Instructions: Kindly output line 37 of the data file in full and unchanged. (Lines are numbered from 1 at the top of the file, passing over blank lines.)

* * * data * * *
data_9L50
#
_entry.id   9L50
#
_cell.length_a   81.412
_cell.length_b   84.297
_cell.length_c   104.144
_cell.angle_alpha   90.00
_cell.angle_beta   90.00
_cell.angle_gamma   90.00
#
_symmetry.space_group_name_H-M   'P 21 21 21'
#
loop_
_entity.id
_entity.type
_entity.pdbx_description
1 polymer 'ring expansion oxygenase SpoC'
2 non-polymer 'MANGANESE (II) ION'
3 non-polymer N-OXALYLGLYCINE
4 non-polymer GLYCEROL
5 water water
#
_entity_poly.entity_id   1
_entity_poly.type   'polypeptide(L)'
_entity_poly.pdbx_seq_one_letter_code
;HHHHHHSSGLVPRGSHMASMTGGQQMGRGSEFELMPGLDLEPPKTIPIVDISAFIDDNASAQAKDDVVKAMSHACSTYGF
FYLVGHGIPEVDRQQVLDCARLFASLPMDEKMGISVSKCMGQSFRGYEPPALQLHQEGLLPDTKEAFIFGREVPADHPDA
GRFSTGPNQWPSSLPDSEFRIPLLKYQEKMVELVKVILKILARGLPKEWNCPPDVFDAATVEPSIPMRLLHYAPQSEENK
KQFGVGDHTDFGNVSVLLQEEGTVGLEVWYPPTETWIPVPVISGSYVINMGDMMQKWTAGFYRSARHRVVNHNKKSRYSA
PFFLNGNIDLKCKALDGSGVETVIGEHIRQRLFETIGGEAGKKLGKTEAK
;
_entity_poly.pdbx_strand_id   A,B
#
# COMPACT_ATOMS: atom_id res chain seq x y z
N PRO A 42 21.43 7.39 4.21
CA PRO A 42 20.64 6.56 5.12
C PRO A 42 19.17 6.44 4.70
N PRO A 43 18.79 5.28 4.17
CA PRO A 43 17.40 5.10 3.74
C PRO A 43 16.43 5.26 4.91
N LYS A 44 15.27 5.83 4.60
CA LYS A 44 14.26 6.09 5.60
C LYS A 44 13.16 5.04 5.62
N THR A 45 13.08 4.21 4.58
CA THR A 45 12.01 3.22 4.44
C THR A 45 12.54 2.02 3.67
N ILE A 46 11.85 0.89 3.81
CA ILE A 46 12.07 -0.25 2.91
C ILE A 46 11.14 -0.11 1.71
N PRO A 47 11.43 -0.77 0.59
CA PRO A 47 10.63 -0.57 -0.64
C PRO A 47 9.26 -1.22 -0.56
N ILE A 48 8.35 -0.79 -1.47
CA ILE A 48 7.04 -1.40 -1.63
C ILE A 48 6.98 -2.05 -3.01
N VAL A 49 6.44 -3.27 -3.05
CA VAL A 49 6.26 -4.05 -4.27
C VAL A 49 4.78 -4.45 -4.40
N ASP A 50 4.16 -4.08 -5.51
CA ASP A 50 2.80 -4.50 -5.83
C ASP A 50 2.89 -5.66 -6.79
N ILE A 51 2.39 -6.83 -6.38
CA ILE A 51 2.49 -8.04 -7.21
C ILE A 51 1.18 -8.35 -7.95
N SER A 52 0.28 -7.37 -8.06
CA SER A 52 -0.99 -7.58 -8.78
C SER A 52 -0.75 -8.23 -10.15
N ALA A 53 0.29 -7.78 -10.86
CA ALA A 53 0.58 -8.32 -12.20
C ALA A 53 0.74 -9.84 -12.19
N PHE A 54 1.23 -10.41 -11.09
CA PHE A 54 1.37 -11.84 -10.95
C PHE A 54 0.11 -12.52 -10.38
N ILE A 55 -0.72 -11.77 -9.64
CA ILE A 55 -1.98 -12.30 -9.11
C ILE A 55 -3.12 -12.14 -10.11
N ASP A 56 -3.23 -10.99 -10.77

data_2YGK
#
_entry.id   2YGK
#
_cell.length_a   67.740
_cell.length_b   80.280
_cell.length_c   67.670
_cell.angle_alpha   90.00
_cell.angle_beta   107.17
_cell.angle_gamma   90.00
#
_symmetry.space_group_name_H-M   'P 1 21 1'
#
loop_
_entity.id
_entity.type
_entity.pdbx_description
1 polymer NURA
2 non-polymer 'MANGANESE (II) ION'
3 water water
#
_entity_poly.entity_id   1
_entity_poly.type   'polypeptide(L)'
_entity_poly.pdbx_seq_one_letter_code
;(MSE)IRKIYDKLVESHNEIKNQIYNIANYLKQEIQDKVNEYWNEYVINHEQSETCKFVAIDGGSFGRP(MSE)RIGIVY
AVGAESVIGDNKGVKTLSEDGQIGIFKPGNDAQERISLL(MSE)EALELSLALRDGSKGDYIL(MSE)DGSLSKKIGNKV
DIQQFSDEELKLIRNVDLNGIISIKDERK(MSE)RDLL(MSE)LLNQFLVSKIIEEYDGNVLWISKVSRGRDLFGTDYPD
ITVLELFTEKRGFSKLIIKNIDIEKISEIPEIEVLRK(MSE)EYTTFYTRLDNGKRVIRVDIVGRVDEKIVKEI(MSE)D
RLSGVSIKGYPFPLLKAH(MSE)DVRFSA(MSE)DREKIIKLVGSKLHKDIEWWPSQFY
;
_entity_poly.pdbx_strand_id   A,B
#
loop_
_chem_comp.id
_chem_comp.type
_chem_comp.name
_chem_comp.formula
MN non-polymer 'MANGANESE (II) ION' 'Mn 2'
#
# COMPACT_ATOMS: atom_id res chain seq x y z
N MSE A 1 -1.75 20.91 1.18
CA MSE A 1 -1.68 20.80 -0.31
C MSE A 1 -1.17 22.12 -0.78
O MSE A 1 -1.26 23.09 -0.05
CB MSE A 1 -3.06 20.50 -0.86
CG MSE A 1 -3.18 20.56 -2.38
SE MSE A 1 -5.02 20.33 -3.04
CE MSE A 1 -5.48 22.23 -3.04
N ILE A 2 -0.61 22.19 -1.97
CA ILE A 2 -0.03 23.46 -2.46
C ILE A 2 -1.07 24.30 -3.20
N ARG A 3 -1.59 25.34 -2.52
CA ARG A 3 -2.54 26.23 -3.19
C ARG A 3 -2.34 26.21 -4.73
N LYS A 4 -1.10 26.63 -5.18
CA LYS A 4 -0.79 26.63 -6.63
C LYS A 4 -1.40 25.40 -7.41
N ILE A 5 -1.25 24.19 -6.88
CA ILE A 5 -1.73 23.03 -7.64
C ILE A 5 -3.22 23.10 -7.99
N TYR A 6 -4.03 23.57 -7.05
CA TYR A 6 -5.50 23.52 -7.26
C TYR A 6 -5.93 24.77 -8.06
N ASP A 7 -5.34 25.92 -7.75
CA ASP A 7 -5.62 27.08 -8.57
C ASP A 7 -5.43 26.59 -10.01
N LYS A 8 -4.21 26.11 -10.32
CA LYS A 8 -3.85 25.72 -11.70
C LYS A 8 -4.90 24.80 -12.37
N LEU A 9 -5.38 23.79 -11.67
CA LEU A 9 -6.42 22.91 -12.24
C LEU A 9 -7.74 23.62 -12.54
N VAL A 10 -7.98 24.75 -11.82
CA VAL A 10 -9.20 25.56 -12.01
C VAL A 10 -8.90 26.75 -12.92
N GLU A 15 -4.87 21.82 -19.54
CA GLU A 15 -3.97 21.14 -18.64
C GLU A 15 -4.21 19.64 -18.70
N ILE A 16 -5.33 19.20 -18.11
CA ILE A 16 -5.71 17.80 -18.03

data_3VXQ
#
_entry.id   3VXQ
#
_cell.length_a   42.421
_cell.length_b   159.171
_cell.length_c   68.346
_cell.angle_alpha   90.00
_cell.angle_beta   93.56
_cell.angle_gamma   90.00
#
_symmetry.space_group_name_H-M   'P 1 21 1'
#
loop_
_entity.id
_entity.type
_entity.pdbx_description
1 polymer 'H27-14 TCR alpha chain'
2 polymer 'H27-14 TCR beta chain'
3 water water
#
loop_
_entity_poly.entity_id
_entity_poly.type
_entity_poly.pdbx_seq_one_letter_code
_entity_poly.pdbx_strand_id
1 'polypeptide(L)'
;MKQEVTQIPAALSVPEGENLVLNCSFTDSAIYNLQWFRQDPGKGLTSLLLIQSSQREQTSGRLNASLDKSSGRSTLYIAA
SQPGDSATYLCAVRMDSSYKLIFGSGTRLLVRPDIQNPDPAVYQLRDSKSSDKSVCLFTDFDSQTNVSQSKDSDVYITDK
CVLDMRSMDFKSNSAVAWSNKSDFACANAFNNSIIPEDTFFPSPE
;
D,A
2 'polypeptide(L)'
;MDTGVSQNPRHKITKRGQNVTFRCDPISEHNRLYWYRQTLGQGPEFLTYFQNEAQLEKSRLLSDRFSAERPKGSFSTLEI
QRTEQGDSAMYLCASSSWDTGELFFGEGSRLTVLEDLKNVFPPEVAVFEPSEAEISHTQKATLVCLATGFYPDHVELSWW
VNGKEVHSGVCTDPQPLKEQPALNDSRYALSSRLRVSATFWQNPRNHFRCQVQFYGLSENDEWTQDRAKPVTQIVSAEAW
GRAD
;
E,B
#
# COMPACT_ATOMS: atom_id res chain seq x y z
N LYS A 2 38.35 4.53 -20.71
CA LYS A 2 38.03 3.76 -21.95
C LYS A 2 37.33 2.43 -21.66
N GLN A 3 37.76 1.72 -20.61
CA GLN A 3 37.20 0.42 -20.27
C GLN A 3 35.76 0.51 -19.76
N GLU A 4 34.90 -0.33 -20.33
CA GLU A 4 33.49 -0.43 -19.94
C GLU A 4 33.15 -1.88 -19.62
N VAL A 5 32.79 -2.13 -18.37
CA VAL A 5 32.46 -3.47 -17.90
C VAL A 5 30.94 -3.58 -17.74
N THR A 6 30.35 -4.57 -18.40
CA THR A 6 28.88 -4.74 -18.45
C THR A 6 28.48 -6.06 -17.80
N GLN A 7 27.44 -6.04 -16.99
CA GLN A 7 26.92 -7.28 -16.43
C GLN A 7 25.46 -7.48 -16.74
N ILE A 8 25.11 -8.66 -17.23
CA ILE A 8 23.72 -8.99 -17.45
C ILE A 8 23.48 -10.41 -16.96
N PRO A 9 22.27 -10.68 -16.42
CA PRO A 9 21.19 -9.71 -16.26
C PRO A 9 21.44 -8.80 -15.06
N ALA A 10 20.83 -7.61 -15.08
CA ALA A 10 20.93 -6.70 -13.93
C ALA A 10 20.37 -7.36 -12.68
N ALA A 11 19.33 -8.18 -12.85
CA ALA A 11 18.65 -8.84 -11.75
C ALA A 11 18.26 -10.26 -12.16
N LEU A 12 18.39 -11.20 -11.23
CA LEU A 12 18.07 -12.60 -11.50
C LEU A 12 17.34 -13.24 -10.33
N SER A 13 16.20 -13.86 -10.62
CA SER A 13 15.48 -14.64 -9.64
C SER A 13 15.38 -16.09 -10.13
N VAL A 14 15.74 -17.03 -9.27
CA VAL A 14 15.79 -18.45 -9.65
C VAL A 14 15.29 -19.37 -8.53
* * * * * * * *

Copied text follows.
CA PRO A 42 20.64 6.56 5.12